For the half-year to 31 December 2014, the IPKat's regular team is supplemented by contributions from guest bloggers Rebecca Gulbul, Lucas Michels and Marie-Andrée Weiss.

Regular round-ups of the previous week's blogposts are kindly compiled by Alberto Bellan.

Monday, 31 October 2011

Monday miscellany

WIPO staff agree that last week's
conflagration is a lot more
interesting than Geneva's
boring old jet'deau
Burn Convention.  Good news for WIPO watchers (and users) is that the World Intellectual Property Organization is back in action again today. The temporary closure which was necessitated by last week's electrical fire has had repercussions for the daily life and business of intellectual property proprietors and their lawful representatives:
For the purposes of WIPO's registration services, (PCT, Madrid System, Hague System, Lisbon System, Arbitration and Mediation Center), WIPO was closed for business on October 27 and 28, 2011. 
The meeting of the Standing Committee on the Law of Trademarks, Industrial Designs and Geographical Indications (SCT), which was to end on October 28, 2011, was suspended at mid-day on October 27, 2011. Further information will be provided by the Secretary to the Committee.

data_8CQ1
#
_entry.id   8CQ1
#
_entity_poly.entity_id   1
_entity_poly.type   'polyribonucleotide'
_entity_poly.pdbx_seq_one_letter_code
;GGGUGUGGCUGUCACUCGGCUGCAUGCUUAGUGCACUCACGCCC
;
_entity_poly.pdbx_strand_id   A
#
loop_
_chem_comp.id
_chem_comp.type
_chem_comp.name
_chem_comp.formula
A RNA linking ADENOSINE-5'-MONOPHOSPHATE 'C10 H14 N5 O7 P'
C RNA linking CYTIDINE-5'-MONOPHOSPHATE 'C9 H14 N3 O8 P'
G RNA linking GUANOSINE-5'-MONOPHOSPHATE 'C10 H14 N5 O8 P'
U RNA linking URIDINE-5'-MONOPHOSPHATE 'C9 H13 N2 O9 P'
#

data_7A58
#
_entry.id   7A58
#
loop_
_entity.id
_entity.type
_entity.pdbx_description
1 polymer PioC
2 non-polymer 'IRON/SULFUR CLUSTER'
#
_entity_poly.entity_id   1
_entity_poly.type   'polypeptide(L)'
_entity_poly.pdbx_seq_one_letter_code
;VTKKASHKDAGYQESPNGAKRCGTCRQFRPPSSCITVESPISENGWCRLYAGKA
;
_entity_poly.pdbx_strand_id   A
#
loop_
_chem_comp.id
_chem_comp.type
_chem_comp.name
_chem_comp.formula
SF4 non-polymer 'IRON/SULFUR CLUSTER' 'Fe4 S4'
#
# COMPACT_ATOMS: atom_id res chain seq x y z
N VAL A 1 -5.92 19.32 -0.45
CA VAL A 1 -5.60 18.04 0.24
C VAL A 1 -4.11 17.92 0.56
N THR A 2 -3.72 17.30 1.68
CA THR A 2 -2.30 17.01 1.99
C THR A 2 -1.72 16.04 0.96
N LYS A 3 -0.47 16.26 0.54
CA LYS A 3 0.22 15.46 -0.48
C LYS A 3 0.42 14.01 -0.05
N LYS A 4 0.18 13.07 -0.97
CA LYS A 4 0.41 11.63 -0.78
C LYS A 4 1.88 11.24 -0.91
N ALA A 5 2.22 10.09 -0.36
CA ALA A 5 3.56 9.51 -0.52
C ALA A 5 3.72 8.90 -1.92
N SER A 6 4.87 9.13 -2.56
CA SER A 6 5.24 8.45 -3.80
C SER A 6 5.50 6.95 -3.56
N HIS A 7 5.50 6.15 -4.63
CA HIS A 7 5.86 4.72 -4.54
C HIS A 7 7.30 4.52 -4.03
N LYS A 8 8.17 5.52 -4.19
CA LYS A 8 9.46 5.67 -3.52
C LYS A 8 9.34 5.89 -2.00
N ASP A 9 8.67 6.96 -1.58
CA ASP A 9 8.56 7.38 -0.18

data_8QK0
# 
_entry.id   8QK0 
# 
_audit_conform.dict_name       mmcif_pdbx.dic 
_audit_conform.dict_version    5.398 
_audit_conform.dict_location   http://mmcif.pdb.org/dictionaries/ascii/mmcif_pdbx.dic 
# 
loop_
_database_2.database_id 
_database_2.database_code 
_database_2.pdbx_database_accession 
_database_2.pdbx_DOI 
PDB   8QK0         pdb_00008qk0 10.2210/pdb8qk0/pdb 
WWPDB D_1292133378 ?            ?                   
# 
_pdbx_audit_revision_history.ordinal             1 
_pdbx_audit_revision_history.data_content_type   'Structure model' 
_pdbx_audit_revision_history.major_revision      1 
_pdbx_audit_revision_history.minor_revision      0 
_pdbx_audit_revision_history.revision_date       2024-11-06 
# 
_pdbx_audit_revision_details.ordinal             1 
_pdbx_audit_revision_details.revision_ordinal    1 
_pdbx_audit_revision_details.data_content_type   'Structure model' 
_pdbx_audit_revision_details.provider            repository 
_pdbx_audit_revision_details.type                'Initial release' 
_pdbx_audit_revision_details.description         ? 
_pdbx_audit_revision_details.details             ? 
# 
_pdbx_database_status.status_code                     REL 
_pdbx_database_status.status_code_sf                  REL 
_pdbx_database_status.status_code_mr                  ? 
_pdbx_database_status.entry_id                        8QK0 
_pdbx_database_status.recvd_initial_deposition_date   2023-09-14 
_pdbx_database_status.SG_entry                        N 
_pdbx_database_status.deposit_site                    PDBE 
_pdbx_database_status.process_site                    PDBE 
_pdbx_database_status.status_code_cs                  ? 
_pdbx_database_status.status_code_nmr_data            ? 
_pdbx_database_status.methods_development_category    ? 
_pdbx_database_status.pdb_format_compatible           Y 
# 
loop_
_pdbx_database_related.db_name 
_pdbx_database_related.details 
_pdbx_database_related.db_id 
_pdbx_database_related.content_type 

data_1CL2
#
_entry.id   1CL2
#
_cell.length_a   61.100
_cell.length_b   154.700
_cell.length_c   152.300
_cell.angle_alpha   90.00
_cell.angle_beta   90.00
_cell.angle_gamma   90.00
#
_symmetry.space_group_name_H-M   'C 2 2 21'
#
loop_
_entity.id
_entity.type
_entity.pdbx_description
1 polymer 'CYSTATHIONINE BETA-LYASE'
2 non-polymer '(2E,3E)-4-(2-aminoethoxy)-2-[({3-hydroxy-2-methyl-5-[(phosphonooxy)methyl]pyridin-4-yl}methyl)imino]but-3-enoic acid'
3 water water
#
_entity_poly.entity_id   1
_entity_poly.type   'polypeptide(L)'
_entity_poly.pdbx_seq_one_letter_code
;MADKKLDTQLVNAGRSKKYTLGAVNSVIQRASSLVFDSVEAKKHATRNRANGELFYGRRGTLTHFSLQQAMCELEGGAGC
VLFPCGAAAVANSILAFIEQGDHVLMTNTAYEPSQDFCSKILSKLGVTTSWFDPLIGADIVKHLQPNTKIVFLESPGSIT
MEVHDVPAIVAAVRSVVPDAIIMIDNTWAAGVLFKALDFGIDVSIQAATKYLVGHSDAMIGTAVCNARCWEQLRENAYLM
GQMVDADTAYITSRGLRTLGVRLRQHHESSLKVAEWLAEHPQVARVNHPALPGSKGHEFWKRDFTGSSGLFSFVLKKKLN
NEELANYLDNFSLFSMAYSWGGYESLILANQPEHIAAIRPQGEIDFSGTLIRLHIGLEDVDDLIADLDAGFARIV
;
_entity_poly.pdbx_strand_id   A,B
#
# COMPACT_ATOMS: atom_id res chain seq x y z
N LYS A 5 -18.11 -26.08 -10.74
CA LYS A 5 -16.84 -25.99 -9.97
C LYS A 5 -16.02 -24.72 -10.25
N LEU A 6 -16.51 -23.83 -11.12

Around the weblogs.  The jiplp weblog carries in full the Editorial for its November 2011 issue on whether IP really does create employment.  Kinglsey Egbuonu's 20th visit to an African jurisdiction, in search of some sort of online presence for its IP offices, takes him to Gabon.  PatLit has now concluded its mini-series of posts on the America Invents Act, kindly crafted for it by Faegre & Benson, with this piece on patent marking requirements. Finally, the 1709 Blog advertises a copyright debate on whether the recent controversial Meltwater ruling in England and Wales means the end of browsing: full details are available here.


What! Scrap the UK's
registered design regime?
Why didn't I think of that
before ...?